Guest post by Kristopher Brown

When colleagues describe why they became educators, they usually describe a teacher who inspired or motivated them. My path toward education also centers around a former teacher; one who used relentless sarcasm and lacked the cultural competency necessary to engage me, an African American male student in a predominantly white suburban school. I got a B in class, but I dreaded going to that room. That class would often ruin my day. This teacher served as my inspiration to become an educator because I did not want another student to have an experience as poor as I had.

While in this teacher’s class, I often wondered about the experiences of other students. I didn’t display any negative body language, so to the teacher’s defense, how would she know that she was the reason my experience was awful? Perhaps she may have had a better idea if she had asked her students, and sought their input about the class.

As a school leader, I have worked to help teachers do just that, and find ways for them to collect and use student feedback in order to enhance learning experiences.

Why Ask Students?

Formative assessments are great for teachers to inform their instruction. These assessments are often linked to course content and student comprehension, but formative assessments can also be used to evaluate the effectiveness of our instruction. There are many benefits to gathering feedback from students:

  1. More student-centered instruction: All of the teachers I have worked with have shared that gathering feedback led them to use more student-centered instructional practices. One teacher wrote, “Students started to realize how invested I was in their responses. Then they started to be really honest and committed to shaping their educational experience. It [collecting feedback] gave them a chance to say, ‘Hey, this is how I learn best.’ It also gave them a chance to learn themselves because it de-centers the teacher.”
  1. Targeted areas to improve effective instruction: Teachers have shared that gathering feedback has provided targeted opportunities for growth. Another teacher shared that collecting feedback “forces me to do a little bit more, which is good. And look at things that I haven’t looked at in a while. That’s a good reminder at this time of my career that there are still things that need work.”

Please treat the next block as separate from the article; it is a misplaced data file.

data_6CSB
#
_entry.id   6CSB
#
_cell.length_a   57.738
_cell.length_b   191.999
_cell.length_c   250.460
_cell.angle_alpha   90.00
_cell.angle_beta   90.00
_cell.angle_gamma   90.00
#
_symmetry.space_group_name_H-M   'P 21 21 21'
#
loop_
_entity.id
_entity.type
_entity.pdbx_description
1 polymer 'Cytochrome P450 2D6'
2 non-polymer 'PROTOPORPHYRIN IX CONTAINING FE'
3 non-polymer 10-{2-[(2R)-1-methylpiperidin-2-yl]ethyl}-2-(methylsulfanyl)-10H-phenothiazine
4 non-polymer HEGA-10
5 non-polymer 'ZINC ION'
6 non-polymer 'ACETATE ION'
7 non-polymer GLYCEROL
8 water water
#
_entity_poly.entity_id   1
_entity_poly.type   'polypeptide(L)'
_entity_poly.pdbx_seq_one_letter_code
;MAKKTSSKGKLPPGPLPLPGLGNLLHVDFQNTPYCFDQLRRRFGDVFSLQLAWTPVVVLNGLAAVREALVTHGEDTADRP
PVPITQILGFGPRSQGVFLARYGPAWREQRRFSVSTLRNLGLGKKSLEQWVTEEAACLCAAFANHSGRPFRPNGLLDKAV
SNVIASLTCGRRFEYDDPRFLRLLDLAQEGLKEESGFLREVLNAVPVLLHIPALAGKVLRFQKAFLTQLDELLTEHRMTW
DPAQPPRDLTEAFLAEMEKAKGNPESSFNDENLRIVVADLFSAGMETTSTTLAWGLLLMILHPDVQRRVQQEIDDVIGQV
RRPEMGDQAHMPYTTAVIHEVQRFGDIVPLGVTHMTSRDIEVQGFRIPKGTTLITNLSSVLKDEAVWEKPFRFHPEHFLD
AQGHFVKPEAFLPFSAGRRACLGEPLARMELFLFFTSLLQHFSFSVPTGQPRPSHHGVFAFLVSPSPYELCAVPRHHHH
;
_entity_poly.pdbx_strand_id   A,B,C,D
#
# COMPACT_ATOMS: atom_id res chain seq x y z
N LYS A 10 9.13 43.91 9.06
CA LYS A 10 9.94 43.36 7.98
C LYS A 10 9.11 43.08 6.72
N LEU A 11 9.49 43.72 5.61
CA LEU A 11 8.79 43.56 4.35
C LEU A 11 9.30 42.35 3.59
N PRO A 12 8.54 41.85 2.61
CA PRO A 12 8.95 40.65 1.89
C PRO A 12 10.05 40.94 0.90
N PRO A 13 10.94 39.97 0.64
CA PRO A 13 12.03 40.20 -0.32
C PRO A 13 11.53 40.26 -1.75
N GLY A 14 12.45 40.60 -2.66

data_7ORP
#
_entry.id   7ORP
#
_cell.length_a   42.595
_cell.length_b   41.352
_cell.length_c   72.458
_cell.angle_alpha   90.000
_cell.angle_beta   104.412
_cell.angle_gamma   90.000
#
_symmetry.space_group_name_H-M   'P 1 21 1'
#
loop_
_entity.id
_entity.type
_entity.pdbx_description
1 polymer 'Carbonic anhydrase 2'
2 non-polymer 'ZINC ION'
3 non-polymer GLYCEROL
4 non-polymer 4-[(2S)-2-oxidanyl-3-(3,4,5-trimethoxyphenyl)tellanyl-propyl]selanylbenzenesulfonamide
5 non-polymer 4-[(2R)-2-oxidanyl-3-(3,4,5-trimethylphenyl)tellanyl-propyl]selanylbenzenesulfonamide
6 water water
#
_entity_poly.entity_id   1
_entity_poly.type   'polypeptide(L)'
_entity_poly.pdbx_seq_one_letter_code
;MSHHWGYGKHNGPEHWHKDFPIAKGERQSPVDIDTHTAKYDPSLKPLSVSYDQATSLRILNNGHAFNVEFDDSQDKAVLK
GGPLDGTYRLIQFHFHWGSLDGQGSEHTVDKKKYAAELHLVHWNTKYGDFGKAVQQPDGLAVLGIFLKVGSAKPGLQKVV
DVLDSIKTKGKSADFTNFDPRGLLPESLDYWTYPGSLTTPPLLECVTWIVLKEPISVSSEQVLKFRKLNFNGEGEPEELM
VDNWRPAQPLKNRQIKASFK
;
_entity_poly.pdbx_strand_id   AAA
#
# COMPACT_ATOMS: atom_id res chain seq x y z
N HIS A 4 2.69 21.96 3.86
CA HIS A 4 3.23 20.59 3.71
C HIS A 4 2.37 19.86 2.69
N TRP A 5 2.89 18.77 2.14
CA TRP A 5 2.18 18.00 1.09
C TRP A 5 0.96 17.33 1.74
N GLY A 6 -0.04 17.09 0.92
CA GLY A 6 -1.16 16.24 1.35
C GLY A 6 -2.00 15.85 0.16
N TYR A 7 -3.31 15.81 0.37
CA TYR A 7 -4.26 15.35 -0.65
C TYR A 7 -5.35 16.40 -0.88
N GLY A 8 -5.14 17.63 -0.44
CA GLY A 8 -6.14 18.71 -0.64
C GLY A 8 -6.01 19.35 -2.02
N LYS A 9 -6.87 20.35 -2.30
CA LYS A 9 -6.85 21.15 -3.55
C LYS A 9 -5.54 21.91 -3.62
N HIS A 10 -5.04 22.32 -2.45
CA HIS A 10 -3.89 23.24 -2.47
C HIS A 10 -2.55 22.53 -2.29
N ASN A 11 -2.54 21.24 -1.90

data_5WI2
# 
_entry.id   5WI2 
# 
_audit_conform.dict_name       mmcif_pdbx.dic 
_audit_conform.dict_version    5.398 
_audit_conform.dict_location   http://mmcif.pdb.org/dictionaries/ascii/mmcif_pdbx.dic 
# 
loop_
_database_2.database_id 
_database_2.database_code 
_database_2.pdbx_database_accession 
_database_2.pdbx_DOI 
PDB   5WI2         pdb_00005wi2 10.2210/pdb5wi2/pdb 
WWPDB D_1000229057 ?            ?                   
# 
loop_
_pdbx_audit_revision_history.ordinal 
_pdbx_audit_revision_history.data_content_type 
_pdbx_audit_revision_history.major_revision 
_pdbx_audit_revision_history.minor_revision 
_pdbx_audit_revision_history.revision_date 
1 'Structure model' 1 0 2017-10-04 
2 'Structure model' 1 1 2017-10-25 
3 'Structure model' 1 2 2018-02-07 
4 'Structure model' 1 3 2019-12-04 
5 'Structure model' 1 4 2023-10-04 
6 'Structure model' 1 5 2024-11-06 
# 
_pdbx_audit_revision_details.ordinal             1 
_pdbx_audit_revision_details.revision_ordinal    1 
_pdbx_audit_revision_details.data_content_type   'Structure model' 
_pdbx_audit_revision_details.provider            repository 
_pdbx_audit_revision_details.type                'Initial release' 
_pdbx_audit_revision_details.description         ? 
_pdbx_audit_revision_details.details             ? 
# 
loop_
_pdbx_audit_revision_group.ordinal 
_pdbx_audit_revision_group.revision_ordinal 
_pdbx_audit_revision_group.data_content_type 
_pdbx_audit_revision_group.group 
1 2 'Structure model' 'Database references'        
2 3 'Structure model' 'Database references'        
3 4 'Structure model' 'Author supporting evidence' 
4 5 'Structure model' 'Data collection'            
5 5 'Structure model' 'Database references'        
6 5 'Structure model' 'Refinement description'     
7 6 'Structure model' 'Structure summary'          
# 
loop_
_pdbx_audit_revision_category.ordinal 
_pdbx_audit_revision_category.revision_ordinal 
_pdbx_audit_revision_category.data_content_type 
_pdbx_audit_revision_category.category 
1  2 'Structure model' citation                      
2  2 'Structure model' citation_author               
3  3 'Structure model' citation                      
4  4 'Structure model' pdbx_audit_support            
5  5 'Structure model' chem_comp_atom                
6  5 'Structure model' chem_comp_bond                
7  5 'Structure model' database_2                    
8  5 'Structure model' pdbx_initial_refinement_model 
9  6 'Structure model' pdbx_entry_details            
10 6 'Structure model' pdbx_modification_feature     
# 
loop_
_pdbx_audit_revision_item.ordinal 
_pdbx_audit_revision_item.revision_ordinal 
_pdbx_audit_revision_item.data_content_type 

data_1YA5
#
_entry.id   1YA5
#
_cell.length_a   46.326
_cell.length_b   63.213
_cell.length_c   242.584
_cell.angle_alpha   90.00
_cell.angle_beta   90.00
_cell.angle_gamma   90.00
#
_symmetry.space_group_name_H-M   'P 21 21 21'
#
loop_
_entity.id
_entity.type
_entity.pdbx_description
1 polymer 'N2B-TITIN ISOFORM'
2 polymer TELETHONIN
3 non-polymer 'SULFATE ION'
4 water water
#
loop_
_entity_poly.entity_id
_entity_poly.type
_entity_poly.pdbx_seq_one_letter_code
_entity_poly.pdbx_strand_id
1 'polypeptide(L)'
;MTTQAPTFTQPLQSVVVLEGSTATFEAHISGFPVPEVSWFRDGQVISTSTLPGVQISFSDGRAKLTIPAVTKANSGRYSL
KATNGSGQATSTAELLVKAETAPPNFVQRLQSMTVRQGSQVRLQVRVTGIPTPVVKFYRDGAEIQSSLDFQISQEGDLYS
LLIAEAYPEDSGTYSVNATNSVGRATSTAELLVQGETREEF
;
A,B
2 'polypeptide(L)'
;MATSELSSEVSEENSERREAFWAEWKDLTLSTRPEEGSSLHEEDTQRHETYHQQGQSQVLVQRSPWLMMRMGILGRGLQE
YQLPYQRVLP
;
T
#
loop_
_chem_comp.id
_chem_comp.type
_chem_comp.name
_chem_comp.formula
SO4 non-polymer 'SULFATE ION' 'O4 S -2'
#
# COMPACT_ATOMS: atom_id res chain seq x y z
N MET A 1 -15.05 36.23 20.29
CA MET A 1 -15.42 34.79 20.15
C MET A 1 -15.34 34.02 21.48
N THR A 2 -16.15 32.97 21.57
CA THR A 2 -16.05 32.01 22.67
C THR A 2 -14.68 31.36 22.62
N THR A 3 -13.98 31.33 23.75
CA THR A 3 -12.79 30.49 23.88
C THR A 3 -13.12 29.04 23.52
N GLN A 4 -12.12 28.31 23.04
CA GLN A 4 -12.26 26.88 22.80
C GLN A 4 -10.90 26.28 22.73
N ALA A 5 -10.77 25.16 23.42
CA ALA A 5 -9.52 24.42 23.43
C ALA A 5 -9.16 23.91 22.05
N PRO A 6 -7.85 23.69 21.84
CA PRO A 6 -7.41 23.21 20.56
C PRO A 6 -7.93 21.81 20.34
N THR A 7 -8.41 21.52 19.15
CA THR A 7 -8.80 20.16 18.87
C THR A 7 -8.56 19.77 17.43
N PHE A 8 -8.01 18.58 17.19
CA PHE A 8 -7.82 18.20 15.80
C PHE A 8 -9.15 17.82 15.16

1. Improved relationships with students: Incorporating student feedback has helped teachers connect better with students, and students appreciate the interest the teachers show in their experiences. 
  1. Becoming more reflective practitioners: The use of student feedback provides teachers with a systematic approach for regular reflection, which supports and advances their own growth as a professional.
  1. Opportunities for shared professional learning: Collecting feedback has led to more opportunities for collaborative professional growth; this process has enabled colleagues to network about creative ways to engage students.

How can I help my teachers in this process?

  1. Help teachers set goals: Many teachers were initially hesitant to gather regular feedback from students; one even shared a story about a colleague who left teaching because of harsh criticism from students. That is not the idea here! To be effective, this process should be non-evaluative; help your teachers set their own professional goals and then challenge them to use student feedback to grow as educators. Caution teachers against asking questions such as “did you like this” and challenge them to engage in dialogue with their students that produces genuine feedback.
  1. Don’t Complicate the Process: Teachers asked me specifically how this process should play out in their classrooms. I told them to think of it as a “choose your own adventure novel.” There are some very reliable student surveys available for purchase if your school is in position to acquire them, however, our teachers brainstormed and generated some useful instruments using Google Forms. The important part is not howyou collect feedback; the important part is that you arecollecting feedback. I instructed our teachers to let the feedback guide them; no two sets of students are exactly alike, and each class will take you in a different direction.
  1. Practice What You Preach: Model this method of democratic leadership by also gathering feedback from teachers on your performance as an administrator. What better way to encourage teachers who may be hesitant to open themselves up to feedback from students than to model that process yourself and gather feedback from your teachers!

What do your students have to say? How can you encourage your teachers to create a more personalized learning experience for their students?

Kristopher Brown, EdD, is the principal of Strath Haven High School in Wallingford, PA. Previously, Dr. Brown served as a social studies teacher at Abington Senior High School. He is the 2018 Pennsylvania Assistant Principal of the Year. Follow him on Twitter @DrKBrown11.

Leave a Reply

Your email address will not be published. Required fields are marked *